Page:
Shareholder activist strategies

Strategies

What common strategies do activist shareholders use to pursue their objectives?

At the highest level of abstraction, the classic activist intervention involves acquiring a minority stake in the target company by way of an economic interest (in the form of a direct acquisition of shares, through derivative instruments or even the acquisition of debt securities or other credit exposure) and attempting to pressure the board and management (including through the use of shareholder democracy) to seek to influence the company’s stock price.

Within this framework, common activist strategies vary considerably depending on circumstances, but may include:

  • seeking to add items to the agenda of a shareholders’ meeting or propose new resolutions (Wyser-Pratte regarding Lagardère, TCI in Safran-Zodiac);
  • criticising announced M&A transactions (TCI in Safran-Zodiac, Amber Capital as regards Gameloft SE);
  • seeking board seats (Cevian in relation to Rexel, CIAM as regards Alès Group, Pardus Capital Management regarding Valeo, Pardus and Centaurus Capital in relation to Atos Origin, Financière de l’Echiquier and Sterling Strategic Value as regards Latécoère, Amber Capital as regards Lagardère, SFAM as regards FNAC Darty);
  • seeking a court-appointed independent expert (Elliott in its countersuit against XPO);
  • ‘no’ campaigns on executive compensation (the Hollande administration in relation to Alstom, Renault and Safran (resulting in ‘no’ votes in 2016 against the compensation of Carlos Ghosn and Patrick Kron, the CEOs of Renault and Alstom respectively));
  • blocking a squeeze out (Elliott in both APRR and XPO Logistics Europe);
  • orchestrating a public relations campaign, including letter-writing (including lobbying individual board members or relevant regulators), press interviews and lobbying of proxy advisers; and
  • in relatively rare cases, threatening (TCI in Safran-Zodiac) or actually initiating litigation (CIAM in Euro Disney, CIAM against Altice).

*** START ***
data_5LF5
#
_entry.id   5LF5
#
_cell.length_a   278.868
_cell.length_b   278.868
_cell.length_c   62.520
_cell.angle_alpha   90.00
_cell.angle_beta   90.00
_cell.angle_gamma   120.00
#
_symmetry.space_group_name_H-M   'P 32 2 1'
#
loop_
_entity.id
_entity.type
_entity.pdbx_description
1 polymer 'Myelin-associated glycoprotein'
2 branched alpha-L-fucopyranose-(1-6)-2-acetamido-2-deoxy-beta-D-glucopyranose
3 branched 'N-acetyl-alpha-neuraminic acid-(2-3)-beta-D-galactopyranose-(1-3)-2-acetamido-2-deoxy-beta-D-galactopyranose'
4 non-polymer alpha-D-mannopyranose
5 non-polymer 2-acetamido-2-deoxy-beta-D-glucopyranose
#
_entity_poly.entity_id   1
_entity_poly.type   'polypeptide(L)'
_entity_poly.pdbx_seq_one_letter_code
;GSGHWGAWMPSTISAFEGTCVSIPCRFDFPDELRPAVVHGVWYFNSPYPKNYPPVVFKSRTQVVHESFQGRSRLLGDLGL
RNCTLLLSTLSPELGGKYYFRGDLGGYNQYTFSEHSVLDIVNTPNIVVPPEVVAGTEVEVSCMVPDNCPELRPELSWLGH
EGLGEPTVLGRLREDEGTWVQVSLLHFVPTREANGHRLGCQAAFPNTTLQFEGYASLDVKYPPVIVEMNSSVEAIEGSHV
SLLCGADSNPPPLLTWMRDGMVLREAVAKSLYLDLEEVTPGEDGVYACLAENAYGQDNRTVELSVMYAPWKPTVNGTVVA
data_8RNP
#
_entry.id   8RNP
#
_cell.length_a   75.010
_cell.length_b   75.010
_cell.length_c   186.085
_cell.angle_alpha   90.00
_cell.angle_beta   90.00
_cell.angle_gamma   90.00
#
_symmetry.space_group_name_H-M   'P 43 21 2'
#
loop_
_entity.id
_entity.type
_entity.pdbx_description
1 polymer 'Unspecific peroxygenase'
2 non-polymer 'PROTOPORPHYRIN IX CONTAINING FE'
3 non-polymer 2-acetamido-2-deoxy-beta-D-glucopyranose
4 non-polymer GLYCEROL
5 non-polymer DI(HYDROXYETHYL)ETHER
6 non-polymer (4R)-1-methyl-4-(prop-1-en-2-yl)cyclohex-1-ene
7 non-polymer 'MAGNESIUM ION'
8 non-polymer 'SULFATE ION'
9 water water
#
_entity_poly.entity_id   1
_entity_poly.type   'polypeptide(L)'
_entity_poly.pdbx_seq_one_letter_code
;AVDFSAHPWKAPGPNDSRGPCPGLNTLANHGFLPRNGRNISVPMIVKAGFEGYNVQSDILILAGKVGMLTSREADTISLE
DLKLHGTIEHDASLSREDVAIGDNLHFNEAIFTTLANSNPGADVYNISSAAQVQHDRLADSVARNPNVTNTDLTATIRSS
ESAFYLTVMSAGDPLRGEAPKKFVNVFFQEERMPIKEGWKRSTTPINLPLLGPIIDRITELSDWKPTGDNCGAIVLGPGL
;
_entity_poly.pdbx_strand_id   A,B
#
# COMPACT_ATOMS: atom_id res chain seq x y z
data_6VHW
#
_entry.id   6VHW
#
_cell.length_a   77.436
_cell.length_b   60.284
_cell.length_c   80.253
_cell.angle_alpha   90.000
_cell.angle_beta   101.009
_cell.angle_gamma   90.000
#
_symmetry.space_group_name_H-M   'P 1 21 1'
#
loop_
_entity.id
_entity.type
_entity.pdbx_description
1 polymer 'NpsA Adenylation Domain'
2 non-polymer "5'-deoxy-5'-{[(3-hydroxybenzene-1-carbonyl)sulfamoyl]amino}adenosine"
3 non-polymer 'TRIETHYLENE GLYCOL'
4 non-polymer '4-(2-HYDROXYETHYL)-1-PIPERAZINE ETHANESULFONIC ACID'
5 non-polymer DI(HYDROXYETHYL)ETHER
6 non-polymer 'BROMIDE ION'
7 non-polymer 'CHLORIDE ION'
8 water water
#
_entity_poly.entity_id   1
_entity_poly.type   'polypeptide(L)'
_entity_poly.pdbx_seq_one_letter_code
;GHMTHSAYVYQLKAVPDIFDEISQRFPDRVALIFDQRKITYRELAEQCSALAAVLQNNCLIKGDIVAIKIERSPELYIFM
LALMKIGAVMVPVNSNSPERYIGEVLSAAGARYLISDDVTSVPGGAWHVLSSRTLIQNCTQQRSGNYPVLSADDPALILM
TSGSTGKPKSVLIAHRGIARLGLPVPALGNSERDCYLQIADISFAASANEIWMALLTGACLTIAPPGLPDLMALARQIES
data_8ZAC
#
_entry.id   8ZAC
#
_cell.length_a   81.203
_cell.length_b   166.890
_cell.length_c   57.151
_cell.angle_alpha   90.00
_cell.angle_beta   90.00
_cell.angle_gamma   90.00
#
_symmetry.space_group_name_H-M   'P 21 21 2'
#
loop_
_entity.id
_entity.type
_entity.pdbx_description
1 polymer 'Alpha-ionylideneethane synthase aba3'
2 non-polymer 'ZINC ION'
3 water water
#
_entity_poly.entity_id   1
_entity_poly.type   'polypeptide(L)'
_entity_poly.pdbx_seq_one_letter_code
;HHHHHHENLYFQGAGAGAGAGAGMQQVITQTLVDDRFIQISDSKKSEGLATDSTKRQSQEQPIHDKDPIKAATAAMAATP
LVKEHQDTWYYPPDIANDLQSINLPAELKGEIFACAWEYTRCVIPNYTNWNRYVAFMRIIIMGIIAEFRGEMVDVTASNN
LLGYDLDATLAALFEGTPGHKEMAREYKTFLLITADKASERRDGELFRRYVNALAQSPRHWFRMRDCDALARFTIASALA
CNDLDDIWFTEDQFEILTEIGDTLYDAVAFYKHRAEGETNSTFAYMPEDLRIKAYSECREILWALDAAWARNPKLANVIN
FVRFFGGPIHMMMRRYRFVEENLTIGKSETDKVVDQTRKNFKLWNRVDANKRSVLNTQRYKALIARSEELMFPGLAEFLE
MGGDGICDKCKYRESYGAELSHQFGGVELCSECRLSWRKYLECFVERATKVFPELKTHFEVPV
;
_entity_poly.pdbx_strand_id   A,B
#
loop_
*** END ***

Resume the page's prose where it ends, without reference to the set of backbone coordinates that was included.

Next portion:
From a purely financial perspective, activists have had increasing recourse to equity collars in connection with their stakes. This structure is adopted as a matter of stake-building (to avoid disruption in the stock price) - however, in the longer term, this tool may also be used to limit the activist’s financial exposure to the target, disaligning the activist’s economic interests from those of other shareholders (eg, as has been reported regarding Elliott in its Telecom Italia investment).

Processes and guidelines

What are the general processes and guidelines for shareholders’ proposals?

Shareholders that meet the applicable minimum shareholding threshold in a listed entity in France, as well as qualifying minority shareholder associations, may seek to add items for discussion to the agenda for any shareholder meeting or propose additional draft resolutions to be included in ‘proxy’ materials distributed to shareholders. The applicable minimum threshold depends on the share capital of the issuer and is calculated on a sliding scale. It cannot be more than 5 per cent; in the very largest companies, it may approach 0.50 per cent.

External shareholder resolutions may include, for example, major strategic or financial initiatives (such as an exceptional dividend, a share buyback or a spin-off), material governance changes (including a separation of the CEO and chairman roles or a resolution for a special committee of independent directors to be formed to undertake a strategic review of management’s performance, compensation or succession planning) or various other disruptive proposals (eg, the transformation of the corporate form into a takeover-friendly structure).